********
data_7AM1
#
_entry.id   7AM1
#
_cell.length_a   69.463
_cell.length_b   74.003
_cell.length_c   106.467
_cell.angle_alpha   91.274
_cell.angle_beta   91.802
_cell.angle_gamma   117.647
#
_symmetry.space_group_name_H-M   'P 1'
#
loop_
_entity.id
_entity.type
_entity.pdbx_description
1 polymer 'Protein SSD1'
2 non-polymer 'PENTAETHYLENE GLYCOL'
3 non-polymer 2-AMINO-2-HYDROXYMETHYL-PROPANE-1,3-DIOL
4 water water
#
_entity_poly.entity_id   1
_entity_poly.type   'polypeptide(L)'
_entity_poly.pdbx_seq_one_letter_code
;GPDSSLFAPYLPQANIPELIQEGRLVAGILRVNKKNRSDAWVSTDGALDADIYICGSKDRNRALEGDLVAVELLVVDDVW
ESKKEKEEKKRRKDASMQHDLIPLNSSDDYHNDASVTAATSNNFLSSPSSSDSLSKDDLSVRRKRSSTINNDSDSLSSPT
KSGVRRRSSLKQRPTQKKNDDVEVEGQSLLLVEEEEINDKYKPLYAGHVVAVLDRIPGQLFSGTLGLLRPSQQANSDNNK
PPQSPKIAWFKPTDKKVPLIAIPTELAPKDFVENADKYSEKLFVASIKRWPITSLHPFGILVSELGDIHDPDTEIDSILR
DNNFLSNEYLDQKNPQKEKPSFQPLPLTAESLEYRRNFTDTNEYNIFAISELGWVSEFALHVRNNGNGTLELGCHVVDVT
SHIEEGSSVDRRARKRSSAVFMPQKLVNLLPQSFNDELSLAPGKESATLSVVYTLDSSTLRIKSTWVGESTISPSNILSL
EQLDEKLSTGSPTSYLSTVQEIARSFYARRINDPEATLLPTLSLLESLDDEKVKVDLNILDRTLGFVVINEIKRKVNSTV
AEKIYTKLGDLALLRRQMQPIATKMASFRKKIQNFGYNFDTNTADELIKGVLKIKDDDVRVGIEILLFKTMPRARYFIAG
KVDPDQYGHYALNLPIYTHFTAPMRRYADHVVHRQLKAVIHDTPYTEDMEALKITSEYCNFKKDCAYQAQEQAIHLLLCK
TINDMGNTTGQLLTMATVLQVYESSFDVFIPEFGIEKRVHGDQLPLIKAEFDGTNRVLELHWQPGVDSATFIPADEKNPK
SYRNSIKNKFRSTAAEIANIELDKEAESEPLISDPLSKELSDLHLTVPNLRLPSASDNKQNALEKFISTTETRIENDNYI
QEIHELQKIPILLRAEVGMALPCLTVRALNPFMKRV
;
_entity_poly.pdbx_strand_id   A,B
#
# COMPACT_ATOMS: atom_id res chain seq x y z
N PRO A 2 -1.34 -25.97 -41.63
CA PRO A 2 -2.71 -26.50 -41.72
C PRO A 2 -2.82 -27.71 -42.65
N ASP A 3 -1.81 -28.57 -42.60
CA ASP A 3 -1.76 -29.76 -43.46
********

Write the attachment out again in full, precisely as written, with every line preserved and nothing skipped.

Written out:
data_7AM1
#
_entry.id   7AM1
#
_cell.length_a   69.463
_cell.length_b   74.003
_cell.length_c   106.467
_cell.angle_alpha   91.274
_cell.angle_beta   91.802
_cell.angle_gamma   117.647
#
_symmetry.space_group_name_H-M   'P 1'
#
loop_
_entity.id
_entity.type
_entity.pdbx_description
1 polymer 'Protein SSD1'
2 non-polymer 'PENTAETHYLENE GLYCOL'
3 non-polymer 2-AMINO-2-HYDROXYMETHYL-PROPANE-1,3-DIOL
4 water water
#
_entity_poly.entity_id   1
_entity_poly.type   'polypeptide(L)'
_entity_poly.pdbx_seq_one_letter_code
;GPDSSLFAPYLPQANIPELIQEGRLVAGILRVNKKNRSDAWVSTDGALDADIYICGSKDRNRALEGDLVAVELLVVDDVW
ESKKEKEEKKRRKDASMQHDLIPLNSSDDYHNDASVTAATSNNFLSSPSSSDSLSKDDLSVRRKRSSTINNDSDSLSSPT
KSGVRRRSSLKQRPTQKKNDDVEVEGQSLLLVEEEEINDKYKPLYAGHVVAVLDRIPGQLFSGTLGLLRPSQQANSDNNK
PPQSPKIAWFKPTDKKVPLIAIPTELAPKDFVENADKYSEKLFVASIKRWPITSLHPFGILVSELGDIHDPDTEIDSILR
DNNFLSNEYLDQKNPQKEKPSFQPLPLTAESLEYRRNFTDTNEYNIFAISELGWVSEFALHVRNNGNGTLELGCHVVDVT
SHIEEGSSVDRRARKRSSAVFMPQKLVNLLPQSFNDELSLAPGKESATLSVVYTLDSSTLRIKSTWVGESTISPSNILSL
EQLDEKLSTGSPTSYLSTVQEIARSFYARRINDPEATLLPTLSLLESLDDEKVKVDLNILDRTLGFVVINEIKRKVNSTV
AEKIYTKLGDLALLRRQMQPIATKMASFRKKIQNFGYNFDTNTADELIKGVLKIKDDDVRVGIEILLFKTMPRARYFIAG
KVDPDQYGHYALNLPIYTHFTAPMRRYADHVVHRQLKAVIHDTPYTEDMEALKITSEYCNFKKDCAYQAQEQAIHLLLCK
TINDMGNTTGQLLTMATVLQVYESSFDVFIPEFGIEKRVHGDQLPLIKAEFDGTNRVLELHWQPGVDSATFIPADEKNPK
SYRNSIKNKFRSTAAEIANIELDKEAESEPLISDPLSKELSDLHLTVPNLRLPSASDNKQNALEKFISTTETRIENDNYI
QEIHELQKIPILLRAEVGMALPCLTVRALNPFMKRV
;
_entity_poly.pdbx_strand_id   A,B
#
# COMPACT_ATOMS: atom_id res chain seq x y z
N PRO A 2 -1.34 -25.97 -41.63
CA PRO A 2 -2.71 -26.50 -41.72
C PRO A 2 -2.82 -27.71 -42.65
N ASP A 3 -1.81 -28.57 -42.60
CA ASP A 3 -1.76 -29.76 -43.46